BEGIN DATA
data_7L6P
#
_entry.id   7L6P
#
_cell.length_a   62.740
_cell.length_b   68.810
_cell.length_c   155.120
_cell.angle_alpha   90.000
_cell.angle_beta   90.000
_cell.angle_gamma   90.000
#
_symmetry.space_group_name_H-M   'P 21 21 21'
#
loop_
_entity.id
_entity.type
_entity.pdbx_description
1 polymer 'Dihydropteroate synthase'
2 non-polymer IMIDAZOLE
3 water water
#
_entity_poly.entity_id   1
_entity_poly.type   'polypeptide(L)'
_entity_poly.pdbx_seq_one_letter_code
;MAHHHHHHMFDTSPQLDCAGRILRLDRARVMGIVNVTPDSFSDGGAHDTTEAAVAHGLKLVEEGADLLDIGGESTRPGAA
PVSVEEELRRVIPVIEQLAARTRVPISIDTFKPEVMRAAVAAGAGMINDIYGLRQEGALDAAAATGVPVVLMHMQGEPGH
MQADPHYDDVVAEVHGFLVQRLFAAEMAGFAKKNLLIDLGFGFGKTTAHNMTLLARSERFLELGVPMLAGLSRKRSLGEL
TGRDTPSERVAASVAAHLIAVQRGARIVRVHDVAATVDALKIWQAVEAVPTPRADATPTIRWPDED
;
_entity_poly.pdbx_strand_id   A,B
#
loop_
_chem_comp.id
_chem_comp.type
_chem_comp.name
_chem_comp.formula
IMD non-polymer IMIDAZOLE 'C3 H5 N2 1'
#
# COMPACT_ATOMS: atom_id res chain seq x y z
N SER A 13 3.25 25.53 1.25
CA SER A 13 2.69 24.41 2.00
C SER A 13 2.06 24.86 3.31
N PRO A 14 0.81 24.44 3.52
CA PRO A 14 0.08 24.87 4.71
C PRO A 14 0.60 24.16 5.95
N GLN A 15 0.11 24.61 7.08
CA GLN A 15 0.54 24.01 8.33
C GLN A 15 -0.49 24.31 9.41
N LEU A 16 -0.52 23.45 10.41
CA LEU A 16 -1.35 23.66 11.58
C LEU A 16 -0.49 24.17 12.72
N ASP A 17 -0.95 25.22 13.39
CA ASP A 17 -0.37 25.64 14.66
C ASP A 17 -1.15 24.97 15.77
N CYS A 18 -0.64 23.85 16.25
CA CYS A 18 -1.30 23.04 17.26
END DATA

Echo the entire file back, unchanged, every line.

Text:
data_7L6P
#
_entry.id   7L6P
#
_cell.length_a   62.740
_cell.length_b   68.810
_cell.length_c   155.120
_cell.angle_alpha   90.000
_cell.angle_beta   90.000
_cell.angle_gamma   90.000
#
_symmetry.space_group_name_H-M   'P 21 21 21'
#
loop_
_entity.id
_entity.type
_entity.pdbx_description
1 polymer 'Dihydropteroate synthase'
2 non-polymer IMIDAZOLE
3 water water
#
_entity_poly.entity_id   1
_entity_poly.type   'polypeptide(L)'
_entity_poly.pdbx_seq_one_letter_code
;MAHHHHHHMFDTSPQLDCAGRILRLDRARVMGIVNVTPDSFSDGGAHDTTEAAVAHGLKLVEEGADLLDIGGESTRPGAA
PVSVEEELRRVIPVIEQLAARTRVPISIDTFKPEVMRAAVAAGAGMINDIYGLRQEGALDAAAATGVPVVLMHMQGEPGH
MQADPHYDDVVAEVHGFLVQRLFAAEMAGFAKKNLLIDLGFGFGKTTAHNMTLLARSERFLELGVPMLAGLSRKRSLGEL
TGRDTPSERVAASVAAHLIAVQRGARIVRVHDVAATVDALKIWQAVEAVPTPRADATPTIRWPDED
;
_entity_poly.pdbx_strand_id   A,B
#
loop_
_chem_comp.id
_chem_comp.type
_chem_comp.name
_chem_comp.formula
IMD non-polymer IMIDAZOLE 'C3 H5 N2 1'
#
# COMPACT_ATOMS: atom_id res chain seq x y z
N SER A 13 3.25 25.53 1.25
CA SER A 13 2.69 24.41 2.00
C SER A 13 2.06 24.86 3.31
N PRO A 14 0.81 24.44 3.52
CA PRO A 14 0.08 24.87 4.71
C PRO A 14 0.60 24.16 5.95
N GLN A 15 0.11 24.61 7.08
CA GLN A 15 0.54 24.01 8.33
C GLN A 15 -0.49 24.31 9.41
N LEU A 16 -0.52 23.45 10.41
CA LEU A 16 -1.35 23.66 11.58
C LEU A 16 -0.49 24.17 12.72
N ASP A 17 -0.95 25.22 13.39
CA ASP A 17 -0.37 25.64 14.66
C ASP A 17 -1.15 24.97 15.77
N CYS A 18 -0.64 23.85 16.25
CA CYS A 18 -1.30 23.04 17.26